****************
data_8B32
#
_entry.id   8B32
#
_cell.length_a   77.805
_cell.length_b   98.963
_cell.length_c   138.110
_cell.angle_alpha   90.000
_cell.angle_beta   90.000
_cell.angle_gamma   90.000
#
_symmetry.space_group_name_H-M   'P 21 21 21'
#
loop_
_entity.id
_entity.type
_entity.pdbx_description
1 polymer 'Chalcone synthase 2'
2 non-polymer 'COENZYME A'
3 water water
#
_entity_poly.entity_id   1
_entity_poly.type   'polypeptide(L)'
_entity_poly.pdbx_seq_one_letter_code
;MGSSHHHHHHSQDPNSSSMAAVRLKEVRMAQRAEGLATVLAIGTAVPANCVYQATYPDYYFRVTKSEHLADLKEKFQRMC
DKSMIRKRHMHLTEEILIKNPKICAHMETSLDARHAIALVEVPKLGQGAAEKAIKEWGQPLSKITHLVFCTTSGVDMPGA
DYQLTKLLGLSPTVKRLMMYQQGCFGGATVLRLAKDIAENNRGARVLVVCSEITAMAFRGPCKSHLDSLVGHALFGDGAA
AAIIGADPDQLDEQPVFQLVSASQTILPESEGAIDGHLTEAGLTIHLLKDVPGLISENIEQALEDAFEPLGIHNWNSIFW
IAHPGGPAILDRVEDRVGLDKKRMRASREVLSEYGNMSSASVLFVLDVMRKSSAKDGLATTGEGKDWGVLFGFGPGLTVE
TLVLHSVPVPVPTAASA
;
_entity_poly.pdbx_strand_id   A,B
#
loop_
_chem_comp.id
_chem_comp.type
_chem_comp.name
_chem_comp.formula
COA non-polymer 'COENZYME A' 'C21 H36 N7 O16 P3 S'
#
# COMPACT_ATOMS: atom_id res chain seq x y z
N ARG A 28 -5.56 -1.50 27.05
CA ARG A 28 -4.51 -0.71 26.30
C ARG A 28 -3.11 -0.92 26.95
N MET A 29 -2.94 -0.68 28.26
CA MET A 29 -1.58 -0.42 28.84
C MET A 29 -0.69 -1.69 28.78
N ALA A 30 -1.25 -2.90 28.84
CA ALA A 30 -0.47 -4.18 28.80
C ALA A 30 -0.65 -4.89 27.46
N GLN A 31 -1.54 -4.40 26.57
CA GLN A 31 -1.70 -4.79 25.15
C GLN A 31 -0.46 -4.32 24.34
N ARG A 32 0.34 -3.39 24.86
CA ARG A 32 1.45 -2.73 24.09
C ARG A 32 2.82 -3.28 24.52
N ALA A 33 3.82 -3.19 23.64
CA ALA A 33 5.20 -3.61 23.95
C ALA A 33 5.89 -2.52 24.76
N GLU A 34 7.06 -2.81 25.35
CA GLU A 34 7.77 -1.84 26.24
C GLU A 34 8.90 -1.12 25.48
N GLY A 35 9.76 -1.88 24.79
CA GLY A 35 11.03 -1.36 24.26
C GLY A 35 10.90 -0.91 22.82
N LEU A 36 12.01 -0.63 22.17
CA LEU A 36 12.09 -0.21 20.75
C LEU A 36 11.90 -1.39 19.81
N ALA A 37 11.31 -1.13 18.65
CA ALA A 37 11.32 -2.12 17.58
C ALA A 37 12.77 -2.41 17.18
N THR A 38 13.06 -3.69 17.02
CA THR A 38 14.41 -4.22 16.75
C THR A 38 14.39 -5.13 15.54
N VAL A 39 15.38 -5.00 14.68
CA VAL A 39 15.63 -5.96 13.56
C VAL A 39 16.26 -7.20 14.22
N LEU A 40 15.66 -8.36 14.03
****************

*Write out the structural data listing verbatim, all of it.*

data_8B32
#
_entry.id   8B32
#
_cell.length_a   77.805
_cell.length_b   98.963
_cell.length_c   138.110
_cell.angle_alpha   90.000
_cell.angle_beta   90.000
_cell.angle_gamma   90.000
#
_symmetry.space_group_name_H-M   'P 21 21 21'
#
loop_
_entity.id
_entity.type
_entity.pdbx_description
1 polymer 'Chalcone synthase 2'
2 non-polymer 'COENZYME A'
3 water water
#
_entity_poly.entity_id   1
_entity_poly.type   'polypeptide(L)'
_entity_poly.pdbx_seq_one_letter_code
;MGSSHHHHHHSQDPNSSSMAAVRLKEVRMAQRAEGLATVLAIGTAVPANCVYQATYPDYYFRVTKSEHLADLKEKFQRMC
DKSMIRKRHMHLTEEILIKNPKICAHMETSLDARHAIALVEVPKLGQGAAEKAIKEWGQPLSKITHLVFCTTSGVDMPGA
DYQLTKLLGLSPTVKRLMMYQQGCFGGATVLRLAKDIAENNRGARVLVVCSEITAMAFRGPCKSHLDSLVGHALFGDGAA
AAIIGADPDQLDEQPVFQLVSASQTILPESEGAIDGHLTEAGLTIHLLKDVPGLISENIEQALEDAFEPLGIHNWNSIFW
IAHPGGPAILDRVEDRVGLDKKRMRASREVLSEYGNMSSASVLFVLDVMRKSSAKDGLATTGEGKDWGVLFGFGPGLTVE
TLVLHSVPVPVPTAASA
;
_entity_poly.pdbx_strand_id   A,B
#
loop_
_chem_comp.id
_chem_comp.type
_chem_comp.name
_chem_comp.formula
COA non-polymer 'COENZYME A' 'C21 H36 N7 O16 P3 S'
#
# COMPACT_ATOMS: atom_id res chain seq x y z
N ARG A 28 -5.56 -1.50 27.05
CA ARG A 28 -4.51 -0.71 26.30
C ARG A 28 -3.11 -0.92 26.95
N MET A 29 -2.94 -0.68 28.26
CA MET A 29 -1.58 -0.42 28.84
C MET A 29 -0.69 -1.69 28.78
N ALA A 30 -1.25 -2.90 28.84
CA ALA A 30 -0.47 -4.18 28.80
C ALA A 30 -0.65 -4.89 27.46
N GLN A 31 -1.54 -4.40 26.57
CA GLN A 31 -1.70 -4.79 25.15
C GLN A 31 -0.46 -4.32 24.34
N ARG A 32 0.34 -3.39 24.86
CA ARG A 32 1.45 -2.73 24.09
C ARG A 32 2.82 -3.28 24.52
N ALA A 33 3.82 -3.19 23.64
CA ALA A 33 5.20 -3.61 23.95
C ALA A 33 5.89 -2.52 24.76
N GLU A 34 7.06 -2.81 25.35
CA GLU A 34 7.77 -1.84 26.24
C GLU A 34 8.90 -1.12 25.48
N GLY A 35 9.76 -1.88 24.79
CA GLY A 35 11.03 -1.36 24.26
C GLY A 35 10.90 -0.91 22.82
N LEU A 36 12.01 -0.63 22.17
CA LEU A 36 12.09 -0.21 20.75
C LEU A 36 11.90 -1.39 19.81
N ALA A 37 11.31 -1.13 18.65
CA ALA A 37 11.32 -2.12 17.58
C ALA A 37 12.77 -2.41 17.18
N THR A 38 13.06 -3.69 17.02
CA THR A 38 14.41 -4.22 16.75
C THR A 38 14.39 -5.13 15.54
N VAL A 39 15.38 -5.00 14.68
CA VAL A 39 15.63 -5.96 13.56
C VAL A 39 16.26 -7.20 14.22
N LEU A 40 15.66 -8.36 14.03